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The X-Files – S.R. 819 (Review)

This July, we’re taking a trip back in time to review the sixth season of The X-Files and the third (and final) season of Millennium.

And we’re back on familiar ground.

The first half of sixth season of The X-Files is perhaps the weirdest that the show ever really became. It seemed like the series transformed into a goofy workplace romantic comedy, as Mulder and Scully worked at boring desk jobs during the day before investigating paranormal activity together in their spare time. It was utterly unlike anything that the show had done before or anything that it would do after. It is very strange to see so many oddities packed together so tightly.

He survived by the Skin(ner) of his teeth...

He survived by the Skin(ner) of his teeth…

Triangle, Dreamland I, Dreamland II, How the Ghosts Stole Christmas and The Rain King have enough surreal content to sustain two or three seasons of The X-Files. Broadcasting them almost back-to-back left some fans a little shell-shocked. At the time, it must have seemed like The X-Files had become a completely different television show than it had been only five or six months earlier. However, with the benefit of hindsight, it becomes clear that those episodes were just a very strange blip in the larger context of the series.

S.R. 819 is the episode that marks the clear return to the classic “tried and tested” model of The X-Files. It has everything from ambiguous conspiracies to body horror to car park confrontations. It is very much business as usual. Which is both the best and worst thing about it.

Do the Mathes, son...

Do the Mathes, son…

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The X-Files (Topps) #27-29 – Remote Control (Review)

This February and March, we’re taking a trip back in time to review the fourth season of The X-Files and the first season of Millennium.

In many respects, Remote Control is a very “big” story.

It is the biggest story that writer John Rozum has told to date on the comic book, one that spans three issues and seems to brush against the edge of the mythology most associated with The X-Files. Not only does Remote Control feature secret CIA experiments into psychic phenomenon, it also involves a UFO that is being transported through the United States and is hijacked by a foreign power. To top it all off, there is a super-soldier who can render himself invisible and make himself immune to bullets.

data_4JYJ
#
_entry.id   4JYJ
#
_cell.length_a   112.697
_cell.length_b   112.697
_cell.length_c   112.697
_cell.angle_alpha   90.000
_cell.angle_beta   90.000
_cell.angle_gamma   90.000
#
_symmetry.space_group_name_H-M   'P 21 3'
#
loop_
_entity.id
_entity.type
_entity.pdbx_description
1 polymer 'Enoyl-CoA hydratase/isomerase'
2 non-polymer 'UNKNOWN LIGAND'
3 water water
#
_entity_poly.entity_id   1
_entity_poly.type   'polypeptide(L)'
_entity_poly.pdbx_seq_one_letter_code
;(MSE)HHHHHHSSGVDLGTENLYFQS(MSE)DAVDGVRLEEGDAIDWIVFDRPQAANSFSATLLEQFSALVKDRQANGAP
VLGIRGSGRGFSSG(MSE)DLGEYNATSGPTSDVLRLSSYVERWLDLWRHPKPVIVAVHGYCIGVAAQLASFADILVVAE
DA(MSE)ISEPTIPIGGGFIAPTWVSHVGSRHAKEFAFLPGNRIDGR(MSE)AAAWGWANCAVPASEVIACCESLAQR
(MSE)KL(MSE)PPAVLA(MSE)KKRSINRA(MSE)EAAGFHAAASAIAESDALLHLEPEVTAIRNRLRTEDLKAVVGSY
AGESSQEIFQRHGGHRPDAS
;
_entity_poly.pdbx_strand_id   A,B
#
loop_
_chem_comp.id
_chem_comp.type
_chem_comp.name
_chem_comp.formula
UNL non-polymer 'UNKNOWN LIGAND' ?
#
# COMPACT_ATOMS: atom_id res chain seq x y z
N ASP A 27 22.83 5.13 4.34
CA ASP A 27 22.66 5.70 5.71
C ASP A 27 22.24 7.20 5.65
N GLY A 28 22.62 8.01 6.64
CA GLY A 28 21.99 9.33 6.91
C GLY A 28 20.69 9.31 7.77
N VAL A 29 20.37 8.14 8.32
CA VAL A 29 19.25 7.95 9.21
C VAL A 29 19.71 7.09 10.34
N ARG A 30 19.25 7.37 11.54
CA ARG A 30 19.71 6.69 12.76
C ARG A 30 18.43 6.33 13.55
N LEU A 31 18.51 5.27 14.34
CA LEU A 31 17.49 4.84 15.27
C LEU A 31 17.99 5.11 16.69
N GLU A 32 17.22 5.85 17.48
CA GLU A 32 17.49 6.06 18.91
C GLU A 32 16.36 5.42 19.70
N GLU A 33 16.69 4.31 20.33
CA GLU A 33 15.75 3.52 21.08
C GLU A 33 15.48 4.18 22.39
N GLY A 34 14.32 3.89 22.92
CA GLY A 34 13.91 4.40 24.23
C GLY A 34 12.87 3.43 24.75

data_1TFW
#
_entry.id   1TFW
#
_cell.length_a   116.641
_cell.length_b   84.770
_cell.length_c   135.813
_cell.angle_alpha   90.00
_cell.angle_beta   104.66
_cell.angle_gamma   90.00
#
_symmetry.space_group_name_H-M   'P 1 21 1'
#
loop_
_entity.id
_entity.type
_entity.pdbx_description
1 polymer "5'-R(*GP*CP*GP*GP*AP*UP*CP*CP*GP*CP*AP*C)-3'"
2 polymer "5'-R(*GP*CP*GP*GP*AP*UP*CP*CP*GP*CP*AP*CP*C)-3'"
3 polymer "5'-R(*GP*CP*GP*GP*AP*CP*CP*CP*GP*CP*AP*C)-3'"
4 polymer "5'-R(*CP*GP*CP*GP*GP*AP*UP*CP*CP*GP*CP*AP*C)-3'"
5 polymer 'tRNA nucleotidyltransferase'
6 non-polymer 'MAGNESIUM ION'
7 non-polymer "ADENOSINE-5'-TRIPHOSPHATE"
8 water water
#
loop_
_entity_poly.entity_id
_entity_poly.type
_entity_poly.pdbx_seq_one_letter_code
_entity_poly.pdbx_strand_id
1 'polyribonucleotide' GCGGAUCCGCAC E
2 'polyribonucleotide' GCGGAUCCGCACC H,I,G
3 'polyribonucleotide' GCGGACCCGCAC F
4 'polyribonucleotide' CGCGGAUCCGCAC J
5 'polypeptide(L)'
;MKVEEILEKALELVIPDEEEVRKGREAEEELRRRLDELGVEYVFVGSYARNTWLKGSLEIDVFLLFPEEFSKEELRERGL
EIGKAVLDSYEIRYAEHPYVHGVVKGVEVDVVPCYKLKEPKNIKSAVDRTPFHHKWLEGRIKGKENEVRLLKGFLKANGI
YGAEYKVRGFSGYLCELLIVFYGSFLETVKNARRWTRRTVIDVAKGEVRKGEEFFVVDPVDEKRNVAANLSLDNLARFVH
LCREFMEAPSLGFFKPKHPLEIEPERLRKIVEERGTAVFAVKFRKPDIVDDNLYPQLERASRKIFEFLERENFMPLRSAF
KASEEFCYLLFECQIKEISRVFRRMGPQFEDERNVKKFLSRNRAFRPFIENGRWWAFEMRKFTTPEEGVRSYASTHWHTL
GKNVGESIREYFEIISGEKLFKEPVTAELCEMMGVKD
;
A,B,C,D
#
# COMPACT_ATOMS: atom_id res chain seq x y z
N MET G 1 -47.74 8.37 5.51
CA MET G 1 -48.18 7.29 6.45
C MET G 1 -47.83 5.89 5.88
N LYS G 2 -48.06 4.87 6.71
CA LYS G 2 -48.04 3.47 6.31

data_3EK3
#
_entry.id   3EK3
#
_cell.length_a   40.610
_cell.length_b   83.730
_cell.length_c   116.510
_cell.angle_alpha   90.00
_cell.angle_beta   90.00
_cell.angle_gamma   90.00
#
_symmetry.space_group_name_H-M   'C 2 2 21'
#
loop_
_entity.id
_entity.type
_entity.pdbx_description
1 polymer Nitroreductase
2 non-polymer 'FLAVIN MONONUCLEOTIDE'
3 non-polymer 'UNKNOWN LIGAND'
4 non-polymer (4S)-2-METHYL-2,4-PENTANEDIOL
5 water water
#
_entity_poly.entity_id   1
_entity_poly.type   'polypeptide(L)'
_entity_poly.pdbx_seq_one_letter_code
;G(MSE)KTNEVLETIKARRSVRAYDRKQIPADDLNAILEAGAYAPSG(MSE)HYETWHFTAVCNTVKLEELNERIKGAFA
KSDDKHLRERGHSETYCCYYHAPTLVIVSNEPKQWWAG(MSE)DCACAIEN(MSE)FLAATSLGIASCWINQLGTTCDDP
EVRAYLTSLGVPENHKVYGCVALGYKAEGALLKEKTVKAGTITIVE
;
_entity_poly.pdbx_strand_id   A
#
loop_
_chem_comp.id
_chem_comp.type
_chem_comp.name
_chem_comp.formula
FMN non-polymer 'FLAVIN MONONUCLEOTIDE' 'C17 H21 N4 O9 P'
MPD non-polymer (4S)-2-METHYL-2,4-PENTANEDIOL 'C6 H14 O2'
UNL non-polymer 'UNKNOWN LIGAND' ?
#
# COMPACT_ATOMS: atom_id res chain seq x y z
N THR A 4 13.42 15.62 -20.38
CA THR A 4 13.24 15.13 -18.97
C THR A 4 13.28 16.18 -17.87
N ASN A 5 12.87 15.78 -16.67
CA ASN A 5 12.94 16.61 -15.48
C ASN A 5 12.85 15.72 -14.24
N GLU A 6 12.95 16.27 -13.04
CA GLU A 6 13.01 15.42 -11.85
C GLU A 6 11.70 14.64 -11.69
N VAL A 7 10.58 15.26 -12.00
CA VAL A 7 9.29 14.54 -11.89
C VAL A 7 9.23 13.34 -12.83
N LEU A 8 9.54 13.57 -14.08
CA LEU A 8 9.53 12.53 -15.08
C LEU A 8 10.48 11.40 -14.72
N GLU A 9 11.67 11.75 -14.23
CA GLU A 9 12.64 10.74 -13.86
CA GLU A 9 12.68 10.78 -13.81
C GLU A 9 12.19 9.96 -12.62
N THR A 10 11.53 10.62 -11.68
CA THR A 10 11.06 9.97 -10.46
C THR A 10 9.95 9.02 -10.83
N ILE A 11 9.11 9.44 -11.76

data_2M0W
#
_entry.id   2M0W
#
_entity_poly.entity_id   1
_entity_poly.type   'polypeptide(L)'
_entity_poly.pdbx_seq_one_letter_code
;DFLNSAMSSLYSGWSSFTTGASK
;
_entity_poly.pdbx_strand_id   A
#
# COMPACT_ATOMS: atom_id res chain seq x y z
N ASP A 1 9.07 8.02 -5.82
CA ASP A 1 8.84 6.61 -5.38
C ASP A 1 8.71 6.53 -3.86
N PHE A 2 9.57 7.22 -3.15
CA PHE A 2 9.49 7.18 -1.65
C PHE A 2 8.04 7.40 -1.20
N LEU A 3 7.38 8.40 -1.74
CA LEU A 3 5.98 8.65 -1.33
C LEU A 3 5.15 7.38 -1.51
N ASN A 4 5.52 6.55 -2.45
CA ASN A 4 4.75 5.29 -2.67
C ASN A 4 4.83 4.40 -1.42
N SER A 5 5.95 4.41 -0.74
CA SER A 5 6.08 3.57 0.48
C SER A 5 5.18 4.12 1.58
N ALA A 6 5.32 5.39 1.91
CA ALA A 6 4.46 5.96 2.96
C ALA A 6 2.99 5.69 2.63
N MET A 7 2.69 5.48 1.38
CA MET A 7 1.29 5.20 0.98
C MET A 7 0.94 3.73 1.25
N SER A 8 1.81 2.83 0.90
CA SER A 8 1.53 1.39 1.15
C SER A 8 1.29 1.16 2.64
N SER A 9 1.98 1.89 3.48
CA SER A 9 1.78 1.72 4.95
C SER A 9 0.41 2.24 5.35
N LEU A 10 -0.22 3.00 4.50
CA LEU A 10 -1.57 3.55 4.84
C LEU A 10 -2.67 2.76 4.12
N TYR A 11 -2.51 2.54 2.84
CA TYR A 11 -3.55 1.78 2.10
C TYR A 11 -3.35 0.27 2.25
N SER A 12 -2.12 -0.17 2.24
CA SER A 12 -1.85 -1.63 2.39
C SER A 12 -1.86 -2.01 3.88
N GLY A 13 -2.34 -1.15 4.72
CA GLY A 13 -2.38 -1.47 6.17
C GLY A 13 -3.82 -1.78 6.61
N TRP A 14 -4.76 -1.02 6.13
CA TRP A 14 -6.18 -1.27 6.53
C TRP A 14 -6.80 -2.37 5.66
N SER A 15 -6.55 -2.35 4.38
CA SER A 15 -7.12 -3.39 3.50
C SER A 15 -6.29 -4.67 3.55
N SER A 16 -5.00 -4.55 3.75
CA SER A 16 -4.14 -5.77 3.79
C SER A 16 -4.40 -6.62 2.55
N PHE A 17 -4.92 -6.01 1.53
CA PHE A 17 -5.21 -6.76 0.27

Everything is under control...

Everything is under control…

There is a very clear sense of scale to Remote Control, one that suggests this is a blockbuster adventure. This is the comic book equivalent of those mythology episodes that air during sweeps. At the same time, however, Remote Control brushes up against the limitations imposed upon the comic book by Topps and Ten Thirteen. While Remote Control offers the highest stakes that the comic book has seen since Feelings of Unreality, the script is quite clear that this is a story separate and divorced from anything happening in the show.

There are points where it feels like Remote Control goes out of its way to remind readers that this is just a tie-in comic book, and is thus secondary to the television show.

Mulder is a little tied up right now...

Mulder is a little tied up right now…

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The X-Files – Little Green Men (Review)

This August (and a little of September), we’re taking a trip back in time to review the second season of The X-Files. In November, we’ll be looking at the third season. And maybe more.

“We wanted to believe,” Mulder’s opening monologue explains. In a way, The X-Files works best as a profound meditation on faith. Not just Scully’s traditional religious faith, but Mulder’s belief that the world must make sense – even a crazy conspiratorial sort of sense. While Scully is a practising Roman Catholic, Mulder’s officer poster proclaims “I want to believe.” It’s a show about faith in humanity. A show about two people with unshakeable faith in each other.

“Trust no one,” a dying Deep Throat advised Scully in The Erlenmeyer Flask, words impossible to live by. Unsurprisingly, while treated as a mantra and motto for the show, the agents seem to freely ignore that last warning. Mulder and Scully trust each other. Mulder trusts the Lone Gunmen, and Senator Matheson, along with just about everything he reads or is told that reinforces his faith. It’s telling that – despite his cynicism about the government and her religious faith – the show casts Scully (rather than Mulder) in the role of skeptic.

His darkest hour...

His darkest hour…

Little Green Men is effectively a second pilot for the show. While set in the new status quo established during the closing scene of The Erlenmeyer Flask, the episode is very much structured as a “jumping on” point for those who might want to start watching the series. After all, the first season had been a cult hit, but hadn’t quite set the world on fire. Offering an introduction to those attracted by the growing buzz surrounding the show over the summer hiatus makes sense.

And so Little Green Men is built around Mulder’s crisis of faith and his attempts to vindicate that faith, offering a thoughtful examination of a man who wants to believe. While Little Green Men doesn’t offer any large steps forward in the show’s mythology or story arcs, it is a moving and introspective piece.

Samantha gets carried away...

Samantha gets carried away…

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